The Caro book is the bible on such matters, but the one thing it absolutely cannot do is make you understand people. Reading people in my opinion is really a gut instinct. Sure there are little things you can look for, nuances you might say, but when you peel away all the layers of the onion, you must rely on your ability to feel what the other person is putting out even though he is doing his best to keep his real emotion or intention hidden.
Before the visible, know the things you can glean difinitively. Keep a runing record of what cards people show down and how they bet those cards on every street. Memory is vital when you aren't playing online and can't take notes. You must remember these things for every player. Devise some kind of system for yourself, it helps me. I categorize hands by strength so I only have to remember 4 or 5 different classes of hands instead of tons of starting hands individually. Then all you have to do is remember monetary amounts. Playing limit this is a little easier to do because you can just remember the number of bets. For example Q-J is a rank II hand and the player in seat 3 always plays rank II hands cautiously, limping in to see a flop. I hope this is making sense. Also keep track of betting patterns.
It bears repeating that a very weak player will usually act strong when on a bluff or draw and meek when holding a made hand. This is the really simple stuff but you would be surprised how often it holds up. Just don't rely on it 100%. Something I absolutely love is when someone wears sunglasses at the table. When wearing them, in my experience, people tend to feel hidden and will gesture more with their body and make facial expressions more often. When you are staring someone right in the eyes, they are more congnisant of their face, facial expressions, and body language.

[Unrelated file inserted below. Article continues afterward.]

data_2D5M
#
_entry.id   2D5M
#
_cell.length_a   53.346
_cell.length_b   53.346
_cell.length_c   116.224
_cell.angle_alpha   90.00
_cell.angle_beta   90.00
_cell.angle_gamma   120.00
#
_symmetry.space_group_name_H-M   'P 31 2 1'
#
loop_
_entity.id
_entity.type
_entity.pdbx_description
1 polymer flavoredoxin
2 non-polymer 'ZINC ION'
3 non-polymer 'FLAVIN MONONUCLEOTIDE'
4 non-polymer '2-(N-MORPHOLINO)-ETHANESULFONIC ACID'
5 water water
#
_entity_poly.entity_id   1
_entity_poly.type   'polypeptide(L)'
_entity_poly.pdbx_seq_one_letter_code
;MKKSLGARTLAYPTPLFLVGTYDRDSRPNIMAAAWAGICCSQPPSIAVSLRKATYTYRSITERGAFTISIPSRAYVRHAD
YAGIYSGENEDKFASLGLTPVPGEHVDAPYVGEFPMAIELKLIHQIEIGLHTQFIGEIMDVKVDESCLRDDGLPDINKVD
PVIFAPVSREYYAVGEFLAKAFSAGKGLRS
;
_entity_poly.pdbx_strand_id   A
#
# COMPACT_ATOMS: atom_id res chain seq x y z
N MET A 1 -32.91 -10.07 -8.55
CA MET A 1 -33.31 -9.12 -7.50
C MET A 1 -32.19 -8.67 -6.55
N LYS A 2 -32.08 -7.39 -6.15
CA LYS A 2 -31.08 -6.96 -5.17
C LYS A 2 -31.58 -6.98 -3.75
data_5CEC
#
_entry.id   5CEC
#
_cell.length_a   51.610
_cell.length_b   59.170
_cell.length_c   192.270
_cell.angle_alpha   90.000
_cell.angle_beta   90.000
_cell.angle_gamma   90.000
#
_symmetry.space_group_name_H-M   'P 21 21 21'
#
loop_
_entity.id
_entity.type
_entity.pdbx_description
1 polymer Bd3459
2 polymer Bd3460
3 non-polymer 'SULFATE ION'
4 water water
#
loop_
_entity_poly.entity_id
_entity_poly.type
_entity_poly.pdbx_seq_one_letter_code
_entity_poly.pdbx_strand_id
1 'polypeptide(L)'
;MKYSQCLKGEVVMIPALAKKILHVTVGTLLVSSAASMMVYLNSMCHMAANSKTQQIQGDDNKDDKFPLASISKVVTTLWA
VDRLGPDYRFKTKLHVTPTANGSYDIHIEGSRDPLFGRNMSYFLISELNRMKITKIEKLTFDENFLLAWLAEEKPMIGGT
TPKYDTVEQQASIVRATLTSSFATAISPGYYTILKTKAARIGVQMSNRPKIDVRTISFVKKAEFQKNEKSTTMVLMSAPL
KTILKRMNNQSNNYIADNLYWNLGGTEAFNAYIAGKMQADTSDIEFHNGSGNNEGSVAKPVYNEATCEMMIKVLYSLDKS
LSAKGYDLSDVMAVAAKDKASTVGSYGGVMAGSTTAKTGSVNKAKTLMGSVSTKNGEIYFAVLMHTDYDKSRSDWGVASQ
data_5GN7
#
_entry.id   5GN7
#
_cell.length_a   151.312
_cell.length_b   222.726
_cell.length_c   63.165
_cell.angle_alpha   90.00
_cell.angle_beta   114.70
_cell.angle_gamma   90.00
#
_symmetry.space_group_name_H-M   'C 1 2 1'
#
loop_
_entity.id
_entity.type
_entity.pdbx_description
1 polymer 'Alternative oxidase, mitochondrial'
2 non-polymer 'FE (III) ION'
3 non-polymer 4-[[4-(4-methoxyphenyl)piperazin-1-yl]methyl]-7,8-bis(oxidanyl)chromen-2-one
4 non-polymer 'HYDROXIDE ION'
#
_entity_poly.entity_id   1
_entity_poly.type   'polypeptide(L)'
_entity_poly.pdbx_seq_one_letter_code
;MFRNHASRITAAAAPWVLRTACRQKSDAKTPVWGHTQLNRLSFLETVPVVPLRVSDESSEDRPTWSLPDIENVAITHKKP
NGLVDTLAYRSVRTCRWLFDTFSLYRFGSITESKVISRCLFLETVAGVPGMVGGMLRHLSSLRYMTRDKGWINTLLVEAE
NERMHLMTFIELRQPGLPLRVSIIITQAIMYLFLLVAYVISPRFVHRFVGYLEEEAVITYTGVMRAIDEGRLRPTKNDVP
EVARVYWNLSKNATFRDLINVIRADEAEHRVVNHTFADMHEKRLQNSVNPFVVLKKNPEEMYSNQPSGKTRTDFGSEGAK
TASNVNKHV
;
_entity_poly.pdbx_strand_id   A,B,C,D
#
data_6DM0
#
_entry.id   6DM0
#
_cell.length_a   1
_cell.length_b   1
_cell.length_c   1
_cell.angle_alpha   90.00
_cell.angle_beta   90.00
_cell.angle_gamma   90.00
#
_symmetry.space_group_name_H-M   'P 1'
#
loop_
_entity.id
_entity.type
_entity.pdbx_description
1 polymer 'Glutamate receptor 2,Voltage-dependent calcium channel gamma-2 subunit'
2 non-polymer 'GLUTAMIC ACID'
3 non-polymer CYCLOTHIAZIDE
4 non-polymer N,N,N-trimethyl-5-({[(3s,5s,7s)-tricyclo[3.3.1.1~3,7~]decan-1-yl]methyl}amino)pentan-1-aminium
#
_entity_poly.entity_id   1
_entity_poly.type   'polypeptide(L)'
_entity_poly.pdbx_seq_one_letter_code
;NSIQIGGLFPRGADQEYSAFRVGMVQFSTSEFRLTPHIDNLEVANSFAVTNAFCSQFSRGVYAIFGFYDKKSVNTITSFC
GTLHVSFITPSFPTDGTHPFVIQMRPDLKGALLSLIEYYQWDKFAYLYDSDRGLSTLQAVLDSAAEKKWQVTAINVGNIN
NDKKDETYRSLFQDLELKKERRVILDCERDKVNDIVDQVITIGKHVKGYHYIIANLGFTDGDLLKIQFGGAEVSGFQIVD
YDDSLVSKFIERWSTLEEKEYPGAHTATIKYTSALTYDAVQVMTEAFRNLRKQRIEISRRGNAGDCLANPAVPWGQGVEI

When the flop comes down, watch the opponents left in the hand, not the cards. The cards will still be there in 15 seconds, their reaction to the cards will be long gone. After the flop if a player looks at their hole cards again and stays in the hand, it usually means that they are making sure they have the hand that they thought the had, a sign of strength. Now you watch their bet to see how strong they are.
Watch peoples posture closely. Poor posture and aggravated body language usually disappears when a good draw or flop hits them. Also pay close attention to their hands when they place chips in the pot and how the place them.
Also, if someone wants to talk after they raise, needling you and antagonizing, let them do it. Much can be learned from someone who can't shut up. Taunting and bold statements generally mean they don't want a call and silence from a loudmouth generally means strength.
After all this is considered, you simply have to rely on your gut instinct. It doesn't always pan out for you, but I find I have a fairly uncanny knack for being able to smell a rat. You simply cannot teach someone to read others, but one can learn on their own. There are a certain number of "types" of people, once you can categorize people, they then become easier to read. We are creatures of habit and will do the same things or kinds of things in certain situations almost without fail.
One other thing I recommend is that when sitting down for the first time, basically sit out for the first half hour or so except in the blinds for cheap or free with a decent hand or with a premium hand anywhere else. Don't play anything but the top 4 or five hands, just sit and watch. Watch every single move on the table. If there is someone there that hasn't made a move in the first half hour or so, he is a rock you can almost bet on it. Good luck, and let us know how you do.